In the mid-1980s, Carroll Shelby — a legendary designer, car racer — and his team at Shelby Automobiles were done with Ford, and Dodge was the racing icon’s new playground (via Car and Driver).
The VW Golf similarities were more than skin deep as originally. The Omni borrowed a powerplant from Volkswagen, but by the time the mid-1980s rolled around, the Omni moved with the help of a Chrysler-made 2.2-liter inline four-cylinder engine that made “enough” horsepower (via Allpar). The slightly spruced up version, the Omni GLH (literally “Goes Like Hell”), utilized a turbocharger to boost horsepower to 146. After Carroll Shelby and his team of engineers got a hold of it, that engine was given an intercooled turbocharger, and horsepower was bumped up to a healthier 176. Shelby also tuned the suspension, gave it new wheels, and painted it black. The new Super Omni was dubbed the Omni GLHS (Goes Like Hell – Shelby). Only 500 were ever made for 1986, it sole year of production, according to Car and Driver.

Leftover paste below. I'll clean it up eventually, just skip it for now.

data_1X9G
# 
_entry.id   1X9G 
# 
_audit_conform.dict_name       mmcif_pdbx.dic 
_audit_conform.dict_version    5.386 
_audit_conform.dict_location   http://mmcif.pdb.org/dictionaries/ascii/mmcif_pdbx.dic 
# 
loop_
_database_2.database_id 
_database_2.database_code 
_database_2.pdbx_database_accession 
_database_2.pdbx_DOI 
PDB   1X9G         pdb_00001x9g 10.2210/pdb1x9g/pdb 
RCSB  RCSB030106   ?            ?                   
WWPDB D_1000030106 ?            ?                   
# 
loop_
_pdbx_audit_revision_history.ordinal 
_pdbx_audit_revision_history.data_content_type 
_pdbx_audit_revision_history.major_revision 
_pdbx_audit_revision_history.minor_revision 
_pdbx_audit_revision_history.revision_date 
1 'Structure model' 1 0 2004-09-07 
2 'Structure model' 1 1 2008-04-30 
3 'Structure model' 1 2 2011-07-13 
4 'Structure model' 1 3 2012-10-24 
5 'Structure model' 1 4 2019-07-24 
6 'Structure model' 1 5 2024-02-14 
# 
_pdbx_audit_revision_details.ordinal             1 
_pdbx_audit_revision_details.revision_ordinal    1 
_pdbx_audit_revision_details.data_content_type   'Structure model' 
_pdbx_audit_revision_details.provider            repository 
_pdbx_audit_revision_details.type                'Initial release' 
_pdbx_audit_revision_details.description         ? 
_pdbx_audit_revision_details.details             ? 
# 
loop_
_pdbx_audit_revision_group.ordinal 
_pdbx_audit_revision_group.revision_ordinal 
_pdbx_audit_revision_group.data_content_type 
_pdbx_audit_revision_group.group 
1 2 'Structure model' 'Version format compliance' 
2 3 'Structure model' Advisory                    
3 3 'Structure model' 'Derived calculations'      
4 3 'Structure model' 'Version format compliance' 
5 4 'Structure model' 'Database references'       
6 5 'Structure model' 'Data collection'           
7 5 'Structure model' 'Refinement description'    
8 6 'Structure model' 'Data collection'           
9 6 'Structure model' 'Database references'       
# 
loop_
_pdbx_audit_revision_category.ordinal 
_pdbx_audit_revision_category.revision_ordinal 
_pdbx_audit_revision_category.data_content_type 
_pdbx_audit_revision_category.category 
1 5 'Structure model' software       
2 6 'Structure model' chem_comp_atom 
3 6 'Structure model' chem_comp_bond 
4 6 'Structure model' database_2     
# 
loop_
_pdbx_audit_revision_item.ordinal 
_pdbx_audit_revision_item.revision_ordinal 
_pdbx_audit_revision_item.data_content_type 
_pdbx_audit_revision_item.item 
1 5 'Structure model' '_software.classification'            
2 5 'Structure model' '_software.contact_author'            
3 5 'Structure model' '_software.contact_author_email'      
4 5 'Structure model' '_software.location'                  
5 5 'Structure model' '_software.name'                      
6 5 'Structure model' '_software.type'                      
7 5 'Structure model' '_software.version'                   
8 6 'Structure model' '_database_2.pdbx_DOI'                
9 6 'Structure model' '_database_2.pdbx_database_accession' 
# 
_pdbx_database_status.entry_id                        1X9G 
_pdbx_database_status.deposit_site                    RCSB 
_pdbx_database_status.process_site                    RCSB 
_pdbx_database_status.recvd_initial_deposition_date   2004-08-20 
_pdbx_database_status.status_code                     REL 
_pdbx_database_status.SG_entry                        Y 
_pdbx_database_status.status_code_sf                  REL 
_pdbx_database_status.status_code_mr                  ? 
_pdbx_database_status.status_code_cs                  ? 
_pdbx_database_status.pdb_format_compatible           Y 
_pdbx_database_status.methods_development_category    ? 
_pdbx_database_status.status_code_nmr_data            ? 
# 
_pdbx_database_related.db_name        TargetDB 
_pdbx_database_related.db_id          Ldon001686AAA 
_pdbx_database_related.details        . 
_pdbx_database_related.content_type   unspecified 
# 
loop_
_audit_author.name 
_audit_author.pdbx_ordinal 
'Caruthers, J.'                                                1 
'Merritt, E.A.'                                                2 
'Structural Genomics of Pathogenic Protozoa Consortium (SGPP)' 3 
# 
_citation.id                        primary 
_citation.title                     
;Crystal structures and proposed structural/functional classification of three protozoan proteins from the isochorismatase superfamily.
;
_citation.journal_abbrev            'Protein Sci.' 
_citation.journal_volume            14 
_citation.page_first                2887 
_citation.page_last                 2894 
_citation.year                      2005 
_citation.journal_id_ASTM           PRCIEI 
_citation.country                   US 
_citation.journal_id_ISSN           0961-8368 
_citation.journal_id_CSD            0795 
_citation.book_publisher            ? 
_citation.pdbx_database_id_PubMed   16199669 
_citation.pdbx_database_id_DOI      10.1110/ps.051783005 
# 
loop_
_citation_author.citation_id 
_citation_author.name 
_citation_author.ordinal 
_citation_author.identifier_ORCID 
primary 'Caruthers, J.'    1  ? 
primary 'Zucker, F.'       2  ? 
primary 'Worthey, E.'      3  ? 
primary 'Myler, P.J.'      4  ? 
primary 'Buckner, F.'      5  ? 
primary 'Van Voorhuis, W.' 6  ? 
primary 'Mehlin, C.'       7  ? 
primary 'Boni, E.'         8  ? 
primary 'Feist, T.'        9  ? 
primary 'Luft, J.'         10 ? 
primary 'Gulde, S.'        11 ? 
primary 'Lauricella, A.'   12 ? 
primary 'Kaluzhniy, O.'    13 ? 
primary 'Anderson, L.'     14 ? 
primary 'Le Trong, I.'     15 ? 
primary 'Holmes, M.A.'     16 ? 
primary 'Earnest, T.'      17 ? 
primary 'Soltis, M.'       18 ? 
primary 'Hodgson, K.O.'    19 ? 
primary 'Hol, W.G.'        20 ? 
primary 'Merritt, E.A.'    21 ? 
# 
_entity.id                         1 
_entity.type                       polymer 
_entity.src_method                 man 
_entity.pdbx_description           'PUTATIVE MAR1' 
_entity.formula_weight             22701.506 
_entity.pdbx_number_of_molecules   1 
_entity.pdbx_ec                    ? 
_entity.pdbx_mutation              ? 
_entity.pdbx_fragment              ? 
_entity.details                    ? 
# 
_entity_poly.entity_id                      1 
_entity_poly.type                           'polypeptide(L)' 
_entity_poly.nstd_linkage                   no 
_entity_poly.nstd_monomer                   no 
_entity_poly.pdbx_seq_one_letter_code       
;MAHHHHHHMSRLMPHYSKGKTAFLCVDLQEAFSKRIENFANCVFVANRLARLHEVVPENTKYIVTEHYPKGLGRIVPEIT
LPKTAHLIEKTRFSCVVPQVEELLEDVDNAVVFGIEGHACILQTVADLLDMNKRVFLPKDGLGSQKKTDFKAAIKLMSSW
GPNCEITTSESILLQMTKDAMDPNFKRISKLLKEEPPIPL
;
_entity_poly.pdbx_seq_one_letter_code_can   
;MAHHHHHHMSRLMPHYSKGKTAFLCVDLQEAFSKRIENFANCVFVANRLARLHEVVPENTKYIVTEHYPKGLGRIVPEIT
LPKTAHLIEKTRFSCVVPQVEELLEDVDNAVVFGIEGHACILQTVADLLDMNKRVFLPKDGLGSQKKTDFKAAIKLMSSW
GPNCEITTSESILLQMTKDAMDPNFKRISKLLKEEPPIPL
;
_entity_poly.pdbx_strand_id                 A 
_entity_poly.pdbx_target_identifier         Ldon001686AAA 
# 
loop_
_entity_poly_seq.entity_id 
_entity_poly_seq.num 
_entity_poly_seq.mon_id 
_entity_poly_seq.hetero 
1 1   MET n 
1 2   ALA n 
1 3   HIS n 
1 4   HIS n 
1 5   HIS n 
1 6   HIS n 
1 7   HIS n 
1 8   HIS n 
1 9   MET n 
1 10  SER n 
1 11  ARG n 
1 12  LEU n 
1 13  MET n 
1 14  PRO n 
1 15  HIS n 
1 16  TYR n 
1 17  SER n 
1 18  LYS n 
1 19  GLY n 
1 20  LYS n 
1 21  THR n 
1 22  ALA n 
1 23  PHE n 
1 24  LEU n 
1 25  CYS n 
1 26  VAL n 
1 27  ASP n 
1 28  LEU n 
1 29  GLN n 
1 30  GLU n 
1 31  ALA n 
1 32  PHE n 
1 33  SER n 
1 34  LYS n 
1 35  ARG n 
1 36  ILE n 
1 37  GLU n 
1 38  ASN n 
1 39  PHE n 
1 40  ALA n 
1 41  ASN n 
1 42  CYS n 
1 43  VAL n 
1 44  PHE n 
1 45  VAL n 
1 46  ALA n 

At this time in Chrysler’s history, the company had basically said goodbye to sedans and wagons powered by huge emissions-strangled V8s from the past that barely provided any power. Forced induction was the way to go, and Dodge was slapping turbochargers on everything from minivans to convertibles, something practically unheard of among American automakers in the 1980s. Turbochargers were certainly in use by models from Ford and Chevy, but not nearly the scale that Chrysler used them.